Isolation and kinetic properties of soldier termite (Amitermes silvestrianus Light, 1930) rhodanese
Rhodanese, a cyanide detoxifying enzyme, was isolated from soldier termite using ammonium sulphate fractionation, reactive blue affinity chromatography and gel filtration on Sephadex G-150. The enzyme had a specific activity of 7.9 RU per milligram of protein. The Km values of the substrates (KCN and Na2S2O3) were 7.0 mM and 5.3 mM respectively. The results of substrate specificity showed that the enzyme was specific for thiosulphate (S2O3 2-) when compared with other sulphur compounds. The native and subunit molecular weight of the enzyme was found to be 37,154 and 32,210 dalton respectively. The optimum pH and temperature of the enzyme activity were 8.0 and 55 oC respectively. NH4 +, Mn2+, and Ba2+ had about 50 % effect on the activity of the enzyme. However, Hg2+, Zn2+ and Mg2+ inhibited the enzyme considerably (= 20 %). The half-life of the enzyme at 40 oC, 50 oC, 60 oC, 70 oC and 80 oC were found to be 150.7, 60.3, 43.0, 37.7 and 37.0 respectively. © 2010 International Formulae Group. All rights reserved.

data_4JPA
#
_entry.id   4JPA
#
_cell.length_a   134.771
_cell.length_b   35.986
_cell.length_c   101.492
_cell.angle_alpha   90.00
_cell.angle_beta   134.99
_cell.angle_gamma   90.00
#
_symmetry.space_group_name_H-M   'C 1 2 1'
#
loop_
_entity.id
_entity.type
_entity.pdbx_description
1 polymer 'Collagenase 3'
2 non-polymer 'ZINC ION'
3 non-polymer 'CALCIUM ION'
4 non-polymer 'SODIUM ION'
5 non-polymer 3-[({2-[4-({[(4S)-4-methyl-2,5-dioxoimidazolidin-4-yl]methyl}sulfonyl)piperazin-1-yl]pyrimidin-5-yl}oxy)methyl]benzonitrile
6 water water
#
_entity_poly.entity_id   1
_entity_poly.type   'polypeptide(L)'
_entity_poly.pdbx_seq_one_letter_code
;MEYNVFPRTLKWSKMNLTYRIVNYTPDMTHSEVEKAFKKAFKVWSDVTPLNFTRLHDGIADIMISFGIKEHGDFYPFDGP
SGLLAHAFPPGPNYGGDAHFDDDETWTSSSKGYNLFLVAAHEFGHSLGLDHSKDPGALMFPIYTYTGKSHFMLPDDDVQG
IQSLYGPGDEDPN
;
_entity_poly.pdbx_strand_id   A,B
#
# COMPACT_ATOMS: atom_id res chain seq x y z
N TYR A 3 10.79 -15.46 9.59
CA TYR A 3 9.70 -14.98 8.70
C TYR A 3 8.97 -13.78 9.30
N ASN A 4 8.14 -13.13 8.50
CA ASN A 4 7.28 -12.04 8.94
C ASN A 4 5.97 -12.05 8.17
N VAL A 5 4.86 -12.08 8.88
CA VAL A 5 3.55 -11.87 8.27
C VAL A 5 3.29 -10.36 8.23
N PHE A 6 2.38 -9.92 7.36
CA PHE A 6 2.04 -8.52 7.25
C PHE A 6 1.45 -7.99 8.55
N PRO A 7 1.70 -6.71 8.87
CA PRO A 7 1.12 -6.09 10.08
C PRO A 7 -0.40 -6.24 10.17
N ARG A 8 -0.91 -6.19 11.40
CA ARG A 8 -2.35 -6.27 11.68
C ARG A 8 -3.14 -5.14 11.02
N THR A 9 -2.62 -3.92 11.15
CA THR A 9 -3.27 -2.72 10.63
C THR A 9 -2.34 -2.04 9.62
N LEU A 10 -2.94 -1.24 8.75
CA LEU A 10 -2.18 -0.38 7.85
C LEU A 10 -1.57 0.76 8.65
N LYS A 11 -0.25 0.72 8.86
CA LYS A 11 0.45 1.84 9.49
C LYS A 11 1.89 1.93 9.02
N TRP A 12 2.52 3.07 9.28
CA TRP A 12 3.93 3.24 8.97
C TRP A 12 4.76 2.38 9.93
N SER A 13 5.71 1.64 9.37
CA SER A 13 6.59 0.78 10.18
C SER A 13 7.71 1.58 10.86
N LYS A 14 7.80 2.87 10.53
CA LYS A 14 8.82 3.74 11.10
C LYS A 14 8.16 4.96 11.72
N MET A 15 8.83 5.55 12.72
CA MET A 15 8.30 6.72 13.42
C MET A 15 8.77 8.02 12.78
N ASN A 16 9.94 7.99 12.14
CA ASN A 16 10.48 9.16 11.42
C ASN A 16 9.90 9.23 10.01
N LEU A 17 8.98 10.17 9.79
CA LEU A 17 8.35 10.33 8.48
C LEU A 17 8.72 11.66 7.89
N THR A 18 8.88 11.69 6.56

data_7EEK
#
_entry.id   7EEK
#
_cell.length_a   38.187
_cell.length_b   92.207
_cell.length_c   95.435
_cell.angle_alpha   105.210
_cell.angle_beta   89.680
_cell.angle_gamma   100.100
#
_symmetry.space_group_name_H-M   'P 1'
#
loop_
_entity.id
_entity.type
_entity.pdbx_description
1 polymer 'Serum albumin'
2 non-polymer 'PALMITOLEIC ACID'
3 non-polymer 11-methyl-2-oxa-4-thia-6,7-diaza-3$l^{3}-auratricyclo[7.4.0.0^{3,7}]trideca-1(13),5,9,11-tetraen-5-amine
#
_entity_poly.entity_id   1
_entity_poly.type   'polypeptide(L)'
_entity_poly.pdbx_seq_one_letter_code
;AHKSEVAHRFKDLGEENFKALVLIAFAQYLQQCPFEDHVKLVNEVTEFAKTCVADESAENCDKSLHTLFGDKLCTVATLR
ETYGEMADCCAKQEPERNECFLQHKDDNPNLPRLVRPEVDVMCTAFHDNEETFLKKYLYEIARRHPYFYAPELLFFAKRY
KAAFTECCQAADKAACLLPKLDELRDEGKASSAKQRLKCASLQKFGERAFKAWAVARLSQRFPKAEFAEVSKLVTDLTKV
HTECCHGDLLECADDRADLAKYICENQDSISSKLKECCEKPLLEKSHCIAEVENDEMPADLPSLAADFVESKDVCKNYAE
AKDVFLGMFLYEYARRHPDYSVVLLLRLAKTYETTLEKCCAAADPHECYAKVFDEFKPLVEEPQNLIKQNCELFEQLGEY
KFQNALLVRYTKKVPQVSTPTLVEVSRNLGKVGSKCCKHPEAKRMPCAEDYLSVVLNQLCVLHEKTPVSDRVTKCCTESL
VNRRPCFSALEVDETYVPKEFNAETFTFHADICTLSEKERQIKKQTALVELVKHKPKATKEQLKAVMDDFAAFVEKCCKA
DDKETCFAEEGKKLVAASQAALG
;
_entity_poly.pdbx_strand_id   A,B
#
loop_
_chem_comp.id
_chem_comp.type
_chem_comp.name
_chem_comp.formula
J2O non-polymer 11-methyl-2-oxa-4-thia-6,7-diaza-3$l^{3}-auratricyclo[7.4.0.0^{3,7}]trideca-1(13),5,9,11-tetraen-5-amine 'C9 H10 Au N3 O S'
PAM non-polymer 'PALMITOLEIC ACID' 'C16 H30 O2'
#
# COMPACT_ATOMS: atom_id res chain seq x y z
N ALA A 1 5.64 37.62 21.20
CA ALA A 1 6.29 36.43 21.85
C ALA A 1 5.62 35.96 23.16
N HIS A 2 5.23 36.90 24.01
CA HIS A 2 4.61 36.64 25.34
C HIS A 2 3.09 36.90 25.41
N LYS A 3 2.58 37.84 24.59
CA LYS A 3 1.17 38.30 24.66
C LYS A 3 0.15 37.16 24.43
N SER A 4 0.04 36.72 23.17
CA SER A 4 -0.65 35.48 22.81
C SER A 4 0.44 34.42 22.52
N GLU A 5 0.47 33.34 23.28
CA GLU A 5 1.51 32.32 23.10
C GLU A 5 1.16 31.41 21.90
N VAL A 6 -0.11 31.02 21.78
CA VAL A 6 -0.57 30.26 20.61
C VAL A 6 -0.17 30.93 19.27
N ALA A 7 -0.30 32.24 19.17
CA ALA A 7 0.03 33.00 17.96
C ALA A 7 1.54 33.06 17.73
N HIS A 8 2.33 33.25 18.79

Keywords: Soldier termite; rhodanese; detoxification; sulphurtransferase enzyme; cyanide toxicity; insects.
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